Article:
Oh! You Pretty Things

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"Oh! You Pretty Things"
Song by David Bowie from the album Hunky Dory
Released 17 December 1971
Recorded Trident Studios, London, early summer 1971
Genre Glam rock
Length 3:12
Label RCA
Writer(s) David Bowie
Producer(s) Ken Scott, David Bowie
Hunky Dory track listing
"Changes"
(1)
"Oh! You Pretty Things"
(2)
"Eight Line Poem"
(3)
19 second sample from David Bowie's "Oh! You Pretty Things".

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"Oh You Pretty Thing"
Single by Peter Noone
B-side "Together Forever"
Released 1971
Format 7" single
Genre Pop
Length 3:04
Label RAK
Writer(s) David Bowie
Producer(s) Mickie Most

Oh! You Pretty Things is a song written by David Bowie in 1971 for the album Hunky Dory. It opens with only piano and Bowie's vocal, before entering the catchy refrain. The simple piano style is often compared to The Beatles' "Martha My Dear".[1][2] Thematically, the song has been seen as reflecting the influence of occultist Aleister Crowley,[1] philosopher Friedrich Nietzsche,[3] and Edward Bulwer-Lytton's hollow earth novel 'The Coming Race,[4] and heralding "the impending obsolescence of the human race in favour of an alliance between arriving aliens and the youth of the present society".[2]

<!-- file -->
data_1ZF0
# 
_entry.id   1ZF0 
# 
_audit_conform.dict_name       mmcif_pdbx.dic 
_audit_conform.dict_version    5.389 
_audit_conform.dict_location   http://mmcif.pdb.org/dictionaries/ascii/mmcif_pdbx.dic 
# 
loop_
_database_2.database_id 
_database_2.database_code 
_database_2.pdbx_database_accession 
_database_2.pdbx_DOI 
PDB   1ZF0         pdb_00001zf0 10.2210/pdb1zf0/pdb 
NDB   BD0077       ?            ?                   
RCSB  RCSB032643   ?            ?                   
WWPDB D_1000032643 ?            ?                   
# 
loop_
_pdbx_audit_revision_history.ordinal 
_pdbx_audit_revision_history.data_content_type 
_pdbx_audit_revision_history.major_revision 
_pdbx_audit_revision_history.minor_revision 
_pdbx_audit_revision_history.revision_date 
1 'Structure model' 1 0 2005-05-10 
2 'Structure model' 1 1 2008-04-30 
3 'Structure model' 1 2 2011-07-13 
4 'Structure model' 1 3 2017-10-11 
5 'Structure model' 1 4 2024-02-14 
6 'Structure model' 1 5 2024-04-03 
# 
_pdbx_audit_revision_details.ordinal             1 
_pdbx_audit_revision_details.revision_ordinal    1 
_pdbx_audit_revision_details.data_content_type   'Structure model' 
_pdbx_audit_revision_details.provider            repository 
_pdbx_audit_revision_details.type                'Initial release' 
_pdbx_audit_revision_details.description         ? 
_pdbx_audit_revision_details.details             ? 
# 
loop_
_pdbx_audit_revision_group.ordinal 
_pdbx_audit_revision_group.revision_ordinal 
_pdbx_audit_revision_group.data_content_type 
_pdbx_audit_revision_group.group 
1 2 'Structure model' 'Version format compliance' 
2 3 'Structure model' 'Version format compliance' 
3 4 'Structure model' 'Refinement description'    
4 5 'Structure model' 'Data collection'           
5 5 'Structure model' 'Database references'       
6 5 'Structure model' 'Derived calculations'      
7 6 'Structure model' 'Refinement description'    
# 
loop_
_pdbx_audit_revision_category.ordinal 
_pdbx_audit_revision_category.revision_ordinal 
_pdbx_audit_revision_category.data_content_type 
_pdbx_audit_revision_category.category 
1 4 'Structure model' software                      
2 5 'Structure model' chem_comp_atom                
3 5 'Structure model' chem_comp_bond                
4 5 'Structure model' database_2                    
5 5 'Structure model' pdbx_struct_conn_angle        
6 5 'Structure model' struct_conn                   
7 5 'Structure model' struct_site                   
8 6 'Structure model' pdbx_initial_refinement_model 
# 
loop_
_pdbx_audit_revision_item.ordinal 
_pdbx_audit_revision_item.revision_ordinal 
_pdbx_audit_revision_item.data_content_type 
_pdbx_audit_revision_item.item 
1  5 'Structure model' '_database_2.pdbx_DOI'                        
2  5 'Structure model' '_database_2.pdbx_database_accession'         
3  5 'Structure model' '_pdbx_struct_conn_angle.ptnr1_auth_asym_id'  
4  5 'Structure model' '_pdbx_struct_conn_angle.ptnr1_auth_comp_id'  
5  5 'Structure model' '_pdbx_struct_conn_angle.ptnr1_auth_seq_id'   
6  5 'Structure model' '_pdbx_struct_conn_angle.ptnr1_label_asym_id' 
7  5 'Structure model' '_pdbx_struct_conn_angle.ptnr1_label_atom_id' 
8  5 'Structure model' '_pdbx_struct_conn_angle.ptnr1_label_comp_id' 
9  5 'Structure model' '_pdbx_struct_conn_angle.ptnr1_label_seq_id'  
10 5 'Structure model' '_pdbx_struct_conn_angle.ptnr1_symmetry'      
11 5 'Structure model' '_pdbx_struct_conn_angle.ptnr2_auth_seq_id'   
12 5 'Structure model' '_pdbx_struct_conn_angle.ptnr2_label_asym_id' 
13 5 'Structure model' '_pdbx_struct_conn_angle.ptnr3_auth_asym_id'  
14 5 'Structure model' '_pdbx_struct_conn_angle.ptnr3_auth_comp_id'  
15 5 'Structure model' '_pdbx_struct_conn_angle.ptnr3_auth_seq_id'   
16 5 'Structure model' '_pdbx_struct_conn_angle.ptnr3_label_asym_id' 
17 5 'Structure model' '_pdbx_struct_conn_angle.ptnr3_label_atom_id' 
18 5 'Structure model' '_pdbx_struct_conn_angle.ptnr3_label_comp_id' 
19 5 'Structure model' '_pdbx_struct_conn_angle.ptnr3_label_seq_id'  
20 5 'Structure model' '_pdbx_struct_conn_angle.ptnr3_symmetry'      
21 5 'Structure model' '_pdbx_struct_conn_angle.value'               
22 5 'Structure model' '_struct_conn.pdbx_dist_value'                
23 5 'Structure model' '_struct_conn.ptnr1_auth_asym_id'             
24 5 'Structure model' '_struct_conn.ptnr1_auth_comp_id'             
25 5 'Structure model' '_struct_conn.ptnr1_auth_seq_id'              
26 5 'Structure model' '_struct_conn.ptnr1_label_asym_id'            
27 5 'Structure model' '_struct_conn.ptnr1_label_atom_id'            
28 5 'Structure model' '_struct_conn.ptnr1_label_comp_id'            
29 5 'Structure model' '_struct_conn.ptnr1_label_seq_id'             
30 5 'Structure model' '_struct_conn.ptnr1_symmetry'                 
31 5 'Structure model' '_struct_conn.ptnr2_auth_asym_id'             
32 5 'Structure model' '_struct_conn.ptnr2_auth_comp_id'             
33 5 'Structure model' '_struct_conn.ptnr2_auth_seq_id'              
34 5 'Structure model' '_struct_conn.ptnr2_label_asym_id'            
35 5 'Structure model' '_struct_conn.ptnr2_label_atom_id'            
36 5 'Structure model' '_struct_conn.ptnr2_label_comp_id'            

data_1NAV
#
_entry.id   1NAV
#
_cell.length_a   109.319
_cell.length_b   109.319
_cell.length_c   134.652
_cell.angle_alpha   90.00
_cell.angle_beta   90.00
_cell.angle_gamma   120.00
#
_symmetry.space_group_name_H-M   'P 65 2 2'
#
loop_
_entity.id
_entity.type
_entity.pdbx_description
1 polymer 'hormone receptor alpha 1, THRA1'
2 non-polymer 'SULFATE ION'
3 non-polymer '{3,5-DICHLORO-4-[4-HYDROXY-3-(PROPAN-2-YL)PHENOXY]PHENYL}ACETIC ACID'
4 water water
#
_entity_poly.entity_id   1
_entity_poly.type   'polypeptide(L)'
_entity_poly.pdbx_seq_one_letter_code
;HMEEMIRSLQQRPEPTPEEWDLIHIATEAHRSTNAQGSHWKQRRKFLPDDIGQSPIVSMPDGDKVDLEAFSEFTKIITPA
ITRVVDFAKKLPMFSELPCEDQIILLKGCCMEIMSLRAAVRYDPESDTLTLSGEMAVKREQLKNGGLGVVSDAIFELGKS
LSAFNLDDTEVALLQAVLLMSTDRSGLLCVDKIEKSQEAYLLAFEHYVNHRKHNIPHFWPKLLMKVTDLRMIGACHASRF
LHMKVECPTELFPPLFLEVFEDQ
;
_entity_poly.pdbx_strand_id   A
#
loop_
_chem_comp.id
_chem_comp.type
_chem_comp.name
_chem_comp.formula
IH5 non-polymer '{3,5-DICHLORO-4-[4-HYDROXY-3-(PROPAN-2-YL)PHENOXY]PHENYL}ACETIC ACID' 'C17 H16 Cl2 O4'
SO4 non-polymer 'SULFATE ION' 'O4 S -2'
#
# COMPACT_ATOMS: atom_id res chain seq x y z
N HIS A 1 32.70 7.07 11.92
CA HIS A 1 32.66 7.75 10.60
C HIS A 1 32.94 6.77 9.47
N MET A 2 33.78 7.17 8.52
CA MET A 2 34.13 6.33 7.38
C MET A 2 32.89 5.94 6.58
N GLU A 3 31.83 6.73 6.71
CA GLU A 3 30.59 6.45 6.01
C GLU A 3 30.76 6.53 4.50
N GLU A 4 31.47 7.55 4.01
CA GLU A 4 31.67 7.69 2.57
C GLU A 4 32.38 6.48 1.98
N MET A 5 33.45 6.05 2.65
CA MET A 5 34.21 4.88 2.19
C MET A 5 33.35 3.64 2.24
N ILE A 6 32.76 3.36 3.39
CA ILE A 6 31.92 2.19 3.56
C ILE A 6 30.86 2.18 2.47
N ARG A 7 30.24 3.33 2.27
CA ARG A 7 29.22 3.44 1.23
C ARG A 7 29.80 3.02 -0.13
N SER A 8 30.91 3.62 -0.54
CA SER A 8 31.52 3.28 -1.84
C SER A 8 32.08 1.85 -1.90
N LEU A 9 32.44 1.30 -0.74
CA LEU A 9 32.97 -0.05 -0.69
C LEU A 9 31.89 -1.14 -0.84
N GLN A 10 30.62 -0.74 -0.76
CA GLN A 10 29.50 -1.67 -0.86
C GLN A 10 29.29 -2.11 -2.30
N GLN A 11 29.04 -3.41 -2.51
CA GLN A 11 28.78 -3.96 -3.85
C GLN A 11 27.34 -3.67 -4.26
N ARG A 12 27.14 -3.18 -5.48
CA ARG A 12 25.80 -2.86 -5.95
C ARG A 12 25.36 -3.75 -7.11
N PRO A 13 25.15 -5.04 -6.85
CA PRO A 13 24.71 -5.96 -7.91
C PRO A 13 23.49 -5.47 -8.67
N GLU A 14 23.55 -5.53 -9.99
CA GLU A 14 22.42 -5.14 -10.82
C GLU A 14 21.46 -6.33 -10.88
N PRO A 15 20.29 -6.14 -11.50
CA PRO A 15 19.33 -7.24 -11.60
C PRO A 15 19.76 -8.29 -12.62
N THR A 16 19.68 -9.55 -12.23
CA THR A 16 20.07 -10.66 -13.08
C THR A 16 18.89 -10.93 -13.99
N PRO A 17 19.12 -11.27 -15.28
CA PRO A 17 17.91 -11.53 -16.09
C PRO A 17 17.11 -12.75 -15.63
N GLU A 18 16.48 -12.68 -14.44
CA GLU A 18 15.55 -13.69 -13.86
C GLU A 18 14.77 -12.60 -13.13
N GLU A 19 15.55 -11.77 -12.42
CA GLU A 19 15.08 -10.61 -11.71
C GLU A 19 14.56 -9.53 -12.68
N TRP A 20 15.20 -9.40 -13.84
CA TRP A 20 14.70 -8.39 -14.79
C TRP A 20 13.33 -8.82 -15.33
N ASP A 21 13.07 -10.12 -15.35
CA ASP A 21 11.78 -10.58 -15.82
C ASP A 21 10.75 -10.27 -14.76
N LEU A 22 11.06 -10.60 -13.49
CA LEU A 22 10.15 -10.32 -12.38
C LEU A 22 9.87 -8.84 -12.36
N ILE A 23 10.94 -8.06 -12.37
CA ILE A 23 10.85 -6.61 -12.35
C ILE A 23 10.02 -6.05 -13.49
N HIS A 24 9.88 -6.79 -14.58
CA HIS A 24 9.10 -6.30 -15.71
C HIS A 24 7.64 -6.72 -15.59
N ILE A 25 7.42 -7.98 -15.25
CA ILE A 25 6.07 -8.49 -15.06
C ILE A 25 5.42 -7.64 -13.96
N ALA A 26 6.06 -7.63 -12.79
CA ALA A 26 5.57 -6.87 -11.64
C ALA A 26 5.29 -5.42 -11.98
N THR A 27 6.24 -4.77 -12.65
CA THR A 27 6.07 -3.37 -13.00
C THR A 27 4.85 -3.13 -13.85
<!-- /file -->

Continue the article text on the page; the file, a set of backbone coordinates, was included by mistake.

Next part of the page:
The song was first released by Peter Noone of Herman's Hermits, in a single on which Bowie played piano. It became a #12 hit in mid-1971. Noone replaced Bowie's line "The Earth is a bitch" with "The Earth is a beast", in a performance that NME editors Roy Carr and Charles Shaar Murray opined to be "one of rock and roll's most outstanding examples of a singer failing to achieve any degree of empathy whatsoever with the mood and content of a lyric".[5]

Personnel[edit]

Live versions[edit]

  • A performance of the song by Bowie and Mick Ronson as a duo, broadcast on the BBC show Sounds of the 70s: Bob Harris in September 1971, was released on the Japanese edition of the 2000 release Bowie at the Beeb and on the 2016 vinyl version of that album.[6]
  • Bowie played the song at the BBC show Johnny Walker Lunchtime Show on 22 May 1972. This was broadcast in early June the same year and in 2000 was released on Bowie at the Beeb; it was also issued as a promo single in France in 2000.
  • A live version recorded at the Hammersmith Odeon, London, on 3 July 1973 was released on the album Ziggy Stardust – The Motion Picture in 1983. This version of the song was a part of a medley with "Wild Eyed Boy from Freecloud" and "All the Young Dudes".

Other releases[edit]

Cover versions[edit]

References[edit]

  1. ^ a b David Buckley (1999). Strange Fascination – David Bowie: The Definitive Story: p.115
  2. ^ a b Roy Carr & Charles Shaar Murray (1981). Bowie: An Illustrated Record: pp.40-41
  3. ^ David Sheppard (2007), MOJO 60 Years of Bowie: p.24
  4. ^ Pegg, Nicholas (27 Sept 2011). The Complete David Bowie. California: Titan Books. ISBN 9780857682901. Retrieved 11 July 2016.  Check date values in: |date= (help)
  5. ^ Carr & Murray (1981): p.117
  6. ^ "Bowie At The Beeb vinyl box out now". davidbowie.com. 2016-02-26. Retrieved 2016-02-27. 
  7. ^ Harvey, Michael (2007-01-19). "The Old Gray Whistle Test - 8 February 1972". The Ziggy Stardust Companion. Retrieved 2011-01-29. 

External links[edit]